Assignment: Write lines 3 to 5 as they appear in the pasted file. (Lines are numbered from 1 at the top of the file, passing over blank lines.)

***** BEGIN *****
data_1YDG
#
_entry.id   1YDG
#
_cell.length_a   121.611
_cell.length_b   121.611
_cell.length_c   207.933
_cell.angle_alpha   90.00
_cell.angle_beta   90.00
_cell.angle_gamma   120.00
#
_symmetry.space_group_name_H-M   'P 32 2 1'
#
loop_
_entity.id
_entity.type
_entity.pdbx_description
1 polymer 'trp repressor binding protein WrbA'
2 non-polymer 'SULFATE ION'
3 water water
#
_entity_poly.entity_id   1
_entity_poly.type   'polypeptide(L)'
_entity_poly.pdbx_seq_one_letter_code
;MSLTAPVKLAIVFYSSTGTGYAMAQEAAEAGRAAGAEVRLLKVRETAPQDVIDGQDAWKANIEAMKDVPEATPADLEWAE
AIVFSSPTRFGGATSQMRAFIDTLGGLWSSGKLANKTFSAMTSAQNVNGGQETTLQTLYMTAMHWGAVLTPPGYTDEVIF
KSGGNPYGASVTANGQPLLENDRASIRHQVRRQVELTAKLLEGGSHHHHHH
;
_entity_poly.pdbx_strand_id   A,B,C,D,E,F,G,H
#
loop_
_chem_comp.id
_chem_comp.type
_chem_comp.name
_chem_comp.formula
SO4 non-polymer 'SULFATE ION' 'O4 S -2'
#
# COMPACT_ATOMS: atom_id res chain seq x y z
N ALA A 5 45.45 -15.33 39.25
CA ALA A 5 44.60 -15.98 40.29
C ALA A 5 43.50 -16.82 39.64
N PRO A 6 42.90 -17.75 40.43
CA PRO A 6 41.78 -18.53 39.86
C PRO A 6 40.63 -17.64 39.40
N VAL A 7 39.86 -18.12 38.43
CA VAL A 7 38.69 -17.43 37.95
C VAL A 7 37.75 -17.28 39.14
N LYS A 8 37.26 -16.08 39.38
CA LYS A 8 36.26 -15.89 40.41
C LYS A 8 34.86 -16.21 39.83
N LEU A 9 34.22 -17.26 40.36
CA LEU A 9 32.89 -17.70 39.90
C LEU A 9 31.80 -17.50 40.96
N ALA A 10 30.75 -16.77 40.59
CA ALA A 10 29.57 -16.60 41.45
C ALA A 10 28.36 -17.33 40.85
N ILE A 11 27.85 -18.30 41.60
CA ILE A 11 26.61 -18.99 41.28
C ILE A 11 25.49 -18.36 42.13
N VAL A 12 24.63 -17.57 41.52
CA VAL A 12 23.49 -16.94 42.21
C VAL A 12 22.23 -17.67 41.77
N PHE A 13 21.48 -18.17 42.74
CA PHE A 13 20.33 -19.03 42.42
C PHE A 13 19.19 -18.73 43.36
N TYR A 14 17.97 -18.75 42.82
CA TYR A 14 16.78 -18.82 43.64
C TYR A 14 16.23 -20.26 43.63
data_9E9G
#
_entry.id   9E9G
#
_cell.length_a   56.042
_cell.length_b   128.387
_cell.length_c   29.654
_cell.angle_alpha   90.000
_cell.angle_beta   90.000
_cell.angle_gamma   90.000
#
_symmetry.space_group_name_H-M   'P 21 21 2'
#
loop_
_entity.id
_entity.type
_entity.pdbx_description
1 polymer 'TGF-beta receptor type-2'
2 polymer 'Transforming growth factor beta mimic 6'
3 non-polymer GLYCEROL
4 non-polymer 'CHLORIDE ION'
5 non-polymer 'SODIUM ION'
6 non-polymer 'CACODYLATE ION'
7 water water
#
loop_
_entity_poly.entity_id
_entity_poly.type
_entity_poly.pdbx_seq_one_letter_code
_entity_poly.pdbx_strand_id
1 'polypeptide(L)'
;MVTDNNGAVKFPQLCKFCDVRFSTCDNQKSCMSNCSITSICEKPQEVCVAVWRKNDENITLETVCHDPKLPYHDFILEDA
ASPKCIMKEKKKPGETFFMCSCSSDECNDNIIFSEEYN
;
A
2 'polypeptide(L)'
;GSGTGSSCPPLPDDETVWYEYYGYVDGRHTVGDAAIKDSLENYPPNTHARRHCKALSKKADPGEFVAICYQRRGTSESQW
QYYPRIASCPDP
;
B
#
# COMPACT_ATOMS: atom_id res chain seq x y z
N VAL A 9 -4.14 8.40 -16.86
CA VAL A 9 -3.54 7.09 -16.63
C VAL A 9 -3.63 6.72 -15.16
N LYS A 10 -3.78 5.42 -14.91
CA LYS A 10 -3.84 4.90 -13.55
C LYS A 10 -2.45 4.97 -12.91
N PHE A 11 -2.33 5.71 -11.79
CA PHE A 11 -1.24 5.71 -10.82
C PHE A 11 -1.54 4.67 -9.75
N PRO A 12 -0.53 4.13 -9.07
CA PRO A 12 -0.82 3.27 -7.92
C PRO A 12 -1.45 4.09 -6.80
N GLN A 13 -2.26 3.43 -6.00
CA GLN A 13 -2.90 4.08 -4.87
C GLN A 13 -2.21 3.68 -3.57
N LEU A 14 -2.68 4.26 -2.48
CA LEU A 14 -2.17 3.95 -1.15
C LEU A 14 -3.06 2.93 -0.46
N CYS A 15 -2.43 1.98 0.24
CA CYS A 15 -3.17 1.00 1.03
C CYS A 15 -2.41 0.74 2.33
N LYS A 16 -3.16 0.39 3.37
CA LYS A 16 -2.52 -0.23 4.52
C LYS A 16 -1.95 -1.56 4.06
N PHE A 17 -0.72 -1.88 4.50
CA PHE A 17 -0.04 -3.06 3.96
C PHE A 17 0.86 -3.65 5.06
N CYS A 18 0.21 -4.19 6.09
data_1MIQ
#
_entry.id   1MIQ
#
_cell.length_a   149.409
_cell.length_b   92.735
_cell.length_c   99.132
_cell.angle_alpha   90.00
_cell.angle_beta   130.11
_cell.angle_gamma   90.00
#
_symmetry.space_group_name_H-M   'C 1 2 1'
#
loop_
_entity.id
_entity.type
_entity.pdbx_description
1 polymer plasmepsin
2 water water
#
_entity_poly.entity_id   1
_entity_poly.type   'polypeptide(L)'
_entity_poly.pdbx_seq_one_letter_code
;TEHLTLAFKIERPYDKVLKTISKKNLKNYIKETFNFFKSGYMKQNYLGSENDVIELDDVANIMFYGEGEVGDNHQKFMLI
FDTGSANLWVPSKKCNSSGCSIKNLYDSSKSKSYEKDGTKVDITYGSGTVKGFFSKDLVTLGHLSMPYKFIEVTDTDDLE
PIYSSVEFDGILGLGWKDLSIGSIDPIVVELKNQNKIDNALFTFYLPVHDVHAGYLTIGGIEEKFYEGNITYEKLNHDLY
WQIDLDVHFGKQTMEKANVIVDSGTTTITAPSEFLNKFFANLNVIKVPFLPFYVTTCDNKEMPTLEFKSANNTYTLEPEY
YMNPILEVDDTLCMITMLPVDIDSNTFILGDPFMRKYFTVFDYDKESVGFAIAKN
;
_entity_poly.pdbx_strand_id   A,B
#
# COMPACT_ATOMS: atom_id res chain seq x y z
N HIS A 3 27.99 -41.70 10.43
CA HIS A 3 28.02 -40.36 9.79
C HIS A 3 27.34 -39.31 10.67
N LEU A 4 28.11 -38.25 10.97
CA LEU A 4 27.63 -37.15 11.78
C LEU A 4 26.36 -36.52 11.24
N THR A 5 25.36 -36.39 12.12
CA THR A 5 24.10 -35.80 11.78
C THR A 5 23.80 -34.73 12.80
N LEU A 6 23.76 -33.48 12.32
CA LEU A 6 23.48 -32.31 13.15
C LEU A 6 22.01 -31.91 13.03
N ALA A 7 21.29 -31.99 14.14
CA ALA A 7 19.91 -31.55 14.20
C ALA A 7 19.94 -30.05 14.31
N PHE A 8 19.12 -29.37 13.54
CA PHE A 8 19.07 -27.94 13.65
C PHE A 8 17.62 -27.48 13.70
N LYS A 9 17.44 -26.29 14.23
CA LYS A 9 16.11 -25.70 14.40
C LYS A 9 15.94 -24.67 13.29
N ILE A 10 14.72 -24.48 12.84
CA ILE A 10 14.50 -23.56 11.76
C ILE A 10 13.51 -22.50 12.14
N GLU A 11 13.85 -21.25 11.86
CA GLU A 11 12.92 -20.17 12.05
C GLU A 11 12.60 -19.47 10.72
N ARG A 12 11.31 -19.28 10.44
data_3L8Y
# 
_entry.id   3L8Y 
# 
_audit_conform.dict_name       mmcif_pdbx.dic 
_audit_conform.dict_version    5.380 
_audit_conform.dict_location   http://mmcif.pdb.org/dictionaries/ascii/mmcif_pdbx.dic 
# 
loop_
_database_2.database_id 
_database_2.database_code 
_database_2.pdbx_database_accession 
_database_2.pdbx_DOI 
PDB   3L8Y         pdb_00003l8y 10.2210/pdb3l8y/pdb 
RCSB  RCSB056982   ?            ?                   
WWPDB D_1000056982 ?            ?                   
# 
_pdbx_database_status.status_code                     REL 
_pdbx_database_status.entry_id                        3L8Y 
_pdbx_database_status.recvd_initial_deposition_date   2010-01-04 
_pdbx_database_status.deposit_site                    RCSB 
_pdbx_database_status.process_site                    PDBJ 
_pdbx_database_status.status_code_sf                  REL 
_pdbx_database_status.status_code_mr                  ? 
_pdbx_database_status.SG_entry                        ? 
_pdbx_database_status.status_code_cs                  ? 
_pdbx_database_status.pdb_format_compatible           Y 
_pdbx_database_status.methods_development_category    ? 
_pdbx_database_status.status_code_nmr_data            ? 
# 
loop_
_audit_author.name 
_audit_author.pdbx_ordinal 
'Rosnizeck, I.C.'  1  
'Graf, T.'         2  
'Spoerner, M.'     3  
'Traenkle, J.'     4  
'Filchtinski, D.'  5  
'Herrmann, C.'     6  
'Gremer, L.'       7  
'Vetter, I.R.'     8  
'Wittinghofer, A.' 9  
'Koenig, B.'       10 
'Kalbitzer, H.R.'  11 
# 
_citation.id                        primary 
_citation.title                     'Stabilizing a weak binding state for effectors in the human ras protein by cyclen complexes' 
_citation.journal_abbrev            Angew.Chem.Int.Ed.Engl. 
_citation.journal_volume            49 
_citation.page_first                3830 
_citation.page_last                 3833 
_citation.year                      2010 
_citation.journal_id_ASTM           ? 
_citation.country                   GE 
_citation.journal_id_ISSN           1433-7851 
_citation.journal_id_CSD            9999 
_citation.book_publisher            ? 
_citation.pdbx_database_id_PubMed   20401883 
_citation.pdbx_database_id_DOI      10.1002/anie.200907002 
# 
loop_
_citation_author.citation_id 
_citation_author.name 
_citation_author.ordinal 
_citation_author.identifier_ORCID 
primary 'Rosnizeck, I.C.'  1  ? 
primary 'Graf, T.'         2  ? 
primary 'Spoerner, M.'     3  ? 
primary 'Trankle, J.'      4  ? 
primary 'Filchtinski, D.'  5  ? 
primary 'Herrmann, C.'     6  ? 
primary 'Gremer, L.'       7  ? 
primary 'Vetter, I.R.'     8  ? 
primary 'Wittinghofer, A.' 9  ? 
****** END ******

_entry.id   1YDG
#
_cell.length_a   121.611